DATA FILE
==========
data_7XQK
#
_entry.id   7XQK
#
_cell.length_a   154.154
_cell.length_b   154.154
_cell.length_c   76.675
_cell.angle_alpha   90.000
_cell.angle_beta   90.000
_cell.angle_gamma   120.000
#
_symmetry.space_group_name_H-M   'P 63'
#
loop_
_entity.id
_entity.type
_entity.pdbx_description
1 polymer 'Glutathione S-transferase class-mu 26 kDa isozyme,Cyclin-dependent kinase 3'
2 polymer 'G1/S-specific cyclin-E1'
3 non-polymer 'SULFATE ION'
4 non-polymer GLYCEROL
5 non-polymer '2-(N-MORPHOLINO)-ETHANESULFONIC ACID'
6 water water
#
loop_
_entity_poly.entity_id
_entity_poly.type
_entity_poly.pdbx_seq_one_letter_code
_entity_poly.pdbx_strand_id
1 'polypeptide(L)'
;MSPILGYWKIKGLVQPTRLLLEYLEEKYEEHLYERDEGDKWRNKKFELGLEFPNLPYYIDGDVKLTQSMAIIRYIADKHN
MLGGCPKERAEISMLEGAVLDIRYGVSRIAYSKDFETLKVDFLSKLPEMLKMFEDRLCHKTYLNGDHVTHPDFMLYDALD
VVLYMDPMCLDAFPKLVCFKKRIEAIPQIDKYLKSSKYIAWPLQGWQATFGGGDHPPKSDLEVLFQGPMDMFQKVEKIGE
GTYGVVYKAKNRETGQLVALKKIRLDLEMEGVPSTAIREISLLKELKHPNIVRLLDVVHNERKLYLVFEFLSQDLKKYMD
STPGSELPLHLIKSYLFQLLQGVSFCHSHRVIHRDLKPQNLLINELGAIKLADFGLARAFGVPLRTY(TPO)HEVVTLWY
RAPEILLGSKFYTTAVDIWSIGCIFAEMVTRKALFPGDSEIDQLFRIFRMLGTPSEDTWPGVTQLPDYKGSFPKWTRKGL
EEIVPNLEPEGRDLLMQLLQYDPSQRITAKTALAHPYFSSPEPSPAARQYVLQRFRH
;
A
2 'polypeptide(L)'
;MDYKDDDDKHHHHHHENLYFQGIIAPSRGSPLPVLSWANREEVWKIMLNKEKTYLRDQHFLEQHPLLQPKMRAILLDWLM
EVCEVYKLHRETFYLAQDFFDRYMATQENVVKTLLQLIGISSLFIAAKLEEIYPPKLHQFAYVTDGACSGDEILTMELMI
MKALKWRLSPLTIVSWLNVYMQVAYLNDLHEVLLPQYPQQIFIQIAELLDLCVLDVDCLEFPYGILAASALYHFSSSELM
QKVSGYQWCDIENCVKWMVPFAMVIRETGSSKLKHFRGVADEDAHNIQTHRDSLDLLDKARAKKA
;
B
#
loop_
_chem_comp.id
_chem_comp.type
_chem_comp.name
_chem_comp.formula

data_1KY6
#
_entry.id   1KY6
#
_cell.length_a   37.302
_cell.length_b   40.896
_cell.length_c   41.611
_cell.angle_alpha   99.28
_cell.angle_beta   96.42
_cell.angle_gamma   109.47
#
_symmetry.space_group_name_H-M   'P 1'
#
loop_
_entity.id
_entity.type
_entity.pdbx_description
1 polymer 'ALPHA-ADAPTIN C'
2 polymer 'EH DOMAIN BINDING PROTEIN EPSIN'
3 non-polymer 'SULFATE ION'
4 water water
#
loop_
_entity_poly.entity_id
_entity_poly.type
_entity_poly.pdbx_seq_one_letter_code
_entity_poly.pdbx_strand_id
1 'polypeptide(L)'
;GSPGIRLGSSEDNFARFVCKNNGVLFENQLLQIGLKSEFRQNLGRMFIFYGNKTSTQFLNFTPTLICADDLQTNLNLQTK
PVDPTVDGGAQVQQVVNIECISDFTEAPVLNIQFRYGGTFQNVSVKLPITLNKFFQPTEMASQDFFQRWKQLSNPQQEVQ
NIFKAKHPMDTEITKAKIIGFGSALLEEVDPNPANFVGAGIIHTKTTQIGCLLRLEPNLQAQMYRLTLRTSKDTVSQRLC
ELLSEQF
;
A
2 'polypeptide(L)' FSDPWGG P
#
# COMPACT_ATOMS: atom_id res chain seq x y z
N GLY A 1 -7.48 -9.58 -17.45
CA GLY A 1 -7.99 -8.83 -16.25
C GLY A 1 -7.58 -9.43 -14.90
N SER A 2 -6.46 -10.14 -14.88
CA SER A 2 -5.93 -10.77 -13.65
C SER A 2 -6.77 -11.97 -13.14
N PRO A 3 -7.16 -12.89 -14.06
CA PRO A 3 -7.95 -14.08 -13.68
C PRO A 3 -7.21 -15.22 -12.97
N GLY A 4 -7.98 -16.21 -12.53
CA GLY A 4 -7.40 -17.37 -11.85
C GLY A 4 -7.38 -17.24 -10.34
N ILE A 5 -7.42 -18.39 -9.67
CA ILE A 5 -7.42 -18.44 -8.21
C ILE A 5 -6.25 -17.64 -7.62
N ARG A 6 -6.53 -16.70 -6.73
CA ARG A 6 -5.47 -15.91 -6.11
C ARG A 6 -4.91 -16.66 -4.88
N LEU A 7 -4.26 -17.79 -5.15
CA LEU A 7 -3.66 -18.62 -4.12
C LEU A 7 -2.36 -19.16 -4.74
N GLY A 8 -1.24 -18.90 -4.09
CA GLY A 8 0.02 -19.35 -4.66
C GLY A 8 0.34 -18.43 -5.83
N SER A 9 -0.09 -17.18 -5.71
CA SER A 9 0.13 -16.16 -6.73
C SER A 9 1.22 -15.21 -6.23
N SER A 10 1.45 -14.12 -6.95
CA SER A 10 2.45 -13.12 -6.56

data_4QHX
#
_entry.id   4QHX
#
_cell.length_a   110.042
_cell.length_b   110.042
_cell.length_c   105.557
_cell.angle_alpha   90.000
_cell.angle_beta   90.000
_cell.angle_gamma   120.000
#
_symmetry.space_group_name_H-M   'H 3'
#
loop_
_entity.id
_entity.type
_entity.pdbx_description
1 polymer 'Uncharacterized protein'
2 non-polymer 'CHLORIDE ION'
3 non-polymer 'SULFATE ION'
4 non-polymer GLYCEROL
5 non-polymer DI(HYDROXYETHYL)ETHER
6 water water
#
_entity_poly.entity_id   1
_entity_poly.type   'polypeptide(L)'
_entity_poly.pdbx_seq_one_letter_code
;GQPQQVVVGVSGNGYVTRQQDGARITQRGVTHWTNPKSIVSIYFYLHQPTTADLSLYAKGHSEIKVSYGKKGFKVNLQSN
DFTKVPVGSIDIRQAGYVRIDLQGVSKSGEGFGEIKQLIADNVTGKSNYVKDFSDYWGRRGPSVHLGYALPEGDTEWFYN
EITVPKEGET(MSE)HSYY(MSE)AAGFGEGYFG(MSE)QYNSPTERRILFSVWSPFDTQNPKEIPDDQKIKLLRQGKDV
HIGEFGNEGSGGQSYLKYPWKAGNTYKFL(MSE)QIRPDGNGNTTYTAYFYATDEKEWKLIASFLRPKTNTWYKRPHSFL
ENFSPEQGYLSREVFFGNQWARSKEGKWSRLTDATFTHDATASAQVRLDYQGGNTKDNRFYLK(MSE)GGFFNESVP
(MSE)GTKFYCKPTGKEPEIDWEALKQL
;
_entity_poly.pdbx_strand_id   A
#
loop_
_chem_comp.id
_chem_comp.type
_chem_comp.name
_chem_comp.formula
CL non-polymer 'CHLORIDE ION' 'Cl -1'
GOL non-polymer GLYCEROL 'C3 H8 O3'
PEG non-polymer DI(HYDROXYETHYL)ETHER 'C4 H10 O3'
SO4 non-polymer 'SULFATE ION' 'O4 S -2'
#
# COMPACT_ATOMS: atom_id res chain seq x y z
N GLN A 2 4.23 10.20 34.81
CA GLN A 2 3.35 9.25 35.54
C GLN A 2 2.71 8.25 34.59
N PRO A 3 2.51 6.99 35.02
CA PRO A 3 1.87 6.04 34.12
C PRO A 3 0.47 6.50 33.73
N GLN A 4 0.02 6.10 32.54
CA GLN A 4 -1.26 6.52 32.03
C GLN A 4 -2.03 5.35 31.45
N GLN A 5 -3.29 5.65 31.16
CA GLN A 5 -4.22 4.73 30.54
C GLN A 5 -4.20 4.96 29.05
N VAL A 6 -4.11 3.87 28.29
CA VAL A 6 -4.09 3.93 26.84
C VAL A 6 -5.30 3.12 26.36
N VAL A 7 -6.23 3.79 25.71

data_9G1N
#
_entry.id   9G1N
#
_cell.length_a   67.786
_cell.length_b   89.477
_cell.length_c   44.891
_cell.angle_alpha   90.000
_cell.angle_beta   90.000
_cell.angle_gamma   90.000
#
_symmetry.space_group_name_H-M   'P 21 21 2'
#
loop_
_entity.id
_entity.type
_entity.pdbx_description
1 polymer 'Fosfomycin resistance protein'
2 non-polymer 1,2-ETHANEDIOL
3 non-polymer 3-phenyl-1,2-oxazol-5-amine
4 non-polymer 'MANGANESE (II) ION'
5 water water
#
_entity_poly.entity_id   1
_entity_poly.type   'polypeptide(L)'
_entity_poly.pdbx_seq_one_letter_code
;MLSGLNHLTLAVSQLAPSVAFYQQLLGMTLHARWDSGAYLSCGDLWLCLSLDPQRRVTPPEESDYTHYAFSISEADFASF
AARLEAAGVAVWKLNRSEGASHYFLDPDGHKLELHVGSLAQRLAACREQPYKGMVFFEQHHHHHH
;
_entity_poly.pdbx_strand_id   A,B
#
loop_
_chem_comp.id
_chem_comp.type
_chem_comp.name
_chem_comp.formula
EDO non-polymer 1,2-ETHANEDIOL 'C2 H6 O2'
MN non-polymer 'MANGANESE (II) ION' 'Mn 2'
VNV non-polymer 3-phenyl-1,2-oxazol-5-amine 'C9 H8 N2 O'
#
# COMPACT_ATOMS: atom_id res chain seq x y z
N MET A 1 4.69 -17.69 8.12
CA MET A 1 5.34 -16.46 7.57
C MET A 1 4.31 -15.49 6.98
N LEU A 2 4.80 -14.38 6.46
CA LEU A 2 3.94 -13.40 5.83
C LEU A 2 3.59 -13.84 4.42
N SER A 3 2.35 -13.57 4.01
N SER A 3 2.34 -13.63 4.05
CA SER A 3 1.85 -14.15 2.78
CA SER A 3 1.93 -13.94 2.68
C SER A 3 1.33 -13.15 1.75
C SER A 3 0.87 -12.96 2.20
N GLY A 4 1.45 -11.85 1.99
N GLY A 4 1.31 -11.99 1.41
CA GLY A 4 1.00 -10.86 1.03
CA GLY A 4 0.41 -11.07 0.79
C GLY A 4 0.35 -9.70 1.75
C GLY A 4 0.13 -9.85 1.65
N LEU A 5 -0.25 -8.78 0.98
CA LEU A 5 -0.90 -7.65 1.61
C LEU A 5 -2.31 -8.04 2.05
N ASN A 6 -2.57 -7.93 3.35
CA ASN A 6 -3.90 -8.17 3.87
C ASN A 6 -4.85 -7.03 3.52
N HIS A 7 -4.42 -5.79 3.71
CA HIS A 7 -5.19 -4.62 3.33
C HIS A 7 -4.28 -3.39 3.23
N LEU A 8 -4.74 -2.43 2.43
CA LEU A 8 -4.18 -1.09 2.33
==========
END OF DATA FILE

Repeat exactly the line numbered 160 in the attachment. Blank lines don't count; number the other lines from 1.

CL non-polymer 'CHLORIDE ION' 'Cl -1'